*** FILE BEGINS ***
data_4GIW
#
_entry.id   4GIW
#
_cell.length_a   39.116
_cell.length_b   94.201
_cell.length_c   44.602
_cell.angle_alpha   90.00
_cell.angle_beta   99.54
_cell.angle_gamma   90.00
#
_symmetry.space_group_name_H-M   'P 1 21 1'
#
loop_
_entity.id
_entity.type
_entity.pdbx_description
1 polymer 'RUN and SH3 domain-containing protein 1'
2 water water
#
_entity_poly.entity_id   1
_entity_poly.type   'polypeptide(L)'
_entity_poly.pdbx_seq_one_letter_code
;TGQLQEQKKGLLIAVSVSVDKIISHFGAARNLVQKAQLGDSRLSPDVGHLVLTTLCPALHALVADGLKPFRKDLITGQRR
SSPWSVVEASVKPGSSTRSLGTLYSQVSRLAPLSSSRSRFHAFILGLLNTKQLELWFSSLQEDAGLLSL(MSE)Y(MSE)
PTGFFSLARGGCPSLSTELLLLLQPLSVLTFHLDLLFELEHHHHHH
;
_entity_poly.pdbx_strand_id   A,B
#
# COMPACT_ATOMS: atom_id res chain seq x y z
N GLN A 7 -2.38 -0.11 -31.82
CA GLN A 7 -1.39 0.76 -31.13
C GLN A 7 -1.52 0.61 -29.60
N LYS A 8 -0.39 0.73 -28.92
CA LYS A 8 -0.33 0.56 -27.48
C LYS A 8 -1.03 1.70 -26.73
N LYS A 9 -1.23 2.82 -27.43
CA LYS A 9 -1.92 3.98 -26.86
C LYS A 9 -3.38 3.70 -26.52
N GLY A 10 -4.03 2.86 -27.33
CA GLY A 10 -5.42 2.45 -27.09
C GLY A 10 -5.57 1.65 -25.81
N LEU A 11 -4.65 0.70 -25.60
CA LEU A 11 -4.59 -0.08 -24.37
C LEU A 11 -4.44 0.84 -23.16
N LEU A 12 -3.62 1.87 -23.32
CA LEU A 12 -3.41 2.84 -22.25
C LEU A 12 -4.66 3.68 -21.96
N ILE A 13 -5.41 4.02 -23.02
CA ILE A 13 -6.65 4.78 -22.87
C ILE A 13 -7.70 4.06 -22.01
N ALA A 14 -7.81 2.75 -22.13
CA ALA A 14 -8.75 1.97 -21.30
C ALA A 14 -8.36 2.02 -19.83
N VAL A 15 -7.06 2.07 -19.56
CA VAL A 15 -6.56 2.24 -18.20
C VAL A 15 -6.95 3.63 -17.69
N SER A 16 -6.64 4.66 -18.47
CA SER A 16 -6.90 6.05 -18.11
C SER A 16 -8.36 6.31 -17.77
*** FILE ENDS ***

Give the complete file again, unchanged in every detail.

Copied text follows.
data_4GIW
#
_entry.id   4GIW
#
_cell.length_a   39.116
_cell.length_b   94.201
_cell.length_c   44.602
_cell.angle_alpha   90.00
_cell.angle_beta   99.54
_cell.angle_gamma   90.00
#
_symmetry.space_group_name_H-M   'P 1 21 1'
#
loop_
_entity.id
_entity.type
_entity.pdbx_description
1 polymer 'RUN and SH3 domain-containing protein 1'
2 water water
#
_entity_poly.entity_id   1
_entity_poly.type   'polypeptide(L)'
_entity_poly.pdbx_seq_one_letter_code
;TGQLQEQKKGLLIAVSVSVDKIISHFGAARNLVQKAQLGDSRLSPDVGHLVLTTLCPALHALVADGLKPFRKDLITGQRR
SSPWSVVEASVKPGSSTRSLGTLYSQVSRLAPLSSSRSRFHAFILGLLNTKQLELWFSSLQEDAGLLSL(MSE)Y(MSE)
PTGFFSLARGGCPSLSTELLLLLQPLSVLTFHLDLLFELEHHHHHH
;
_entity_poly.pdbx_strand_id   A,B
#
# COMPACT_ATOMS: atom_id res chain seq x y z
N GLN A 7 -2.38 -0.11 -31.82
CA GLN A 7 -1.39 0.76 -31.13
C GLN A 7 -1.52 0.61 -29.60
N LYS A 8 -0.39 0.73 -28.92
CA LYS A 8 -0.33 0.56 -27.48
C LYS A 8 -1.03 1.70 -26.73
N LYS A 9 -1.23 2.82 -27.43
CA LYS A 9 -1.92 3.98 -26.86
C LYS A 9 -3.38 3.70 -26.52
N GLY A 10 -4.03 2.86 -27.33
CA GLY A 10 -5.42 2.45 -27.09
C GLY A 10 -5.57 1.65 -25.81
N LEU A 11 -4.65 0.70 -25.60
CA LEU A 11 -4.59 -0.08 -24.37
C LEU A 11 -4.44 0.84 -23.16
N LEU A 12 -3.62 1.87 -23.32
CA LEU A 12 -3.41 2.84 -22.25
C LEU A 12 -4.66 3.68 -21.96
N ILE A 13 -5.41 4.02 -23.02
CA ILE A 13 -6.65 4.78 -22.87
C ILE A 13 -7.70 4.06 -22.01
N ALA A 14 -7.81 2.75 -22.13
CA ALA A 14 -8.75 1.97 -21.30
C ALA A 14 -8.36 2.02 -19.83
N VAL A 15 -7.06 2.07 -19.56
CA VAL A 15 -6.56 2.24 -18.20
C VAL A 15 -6.95 3.63 -17.69
N SER A 16 -6.64 4.66 -18.47
CA SER A 16 -6.90 6.05 -18.11
C SER A 16 -8.36 6.31 -17.77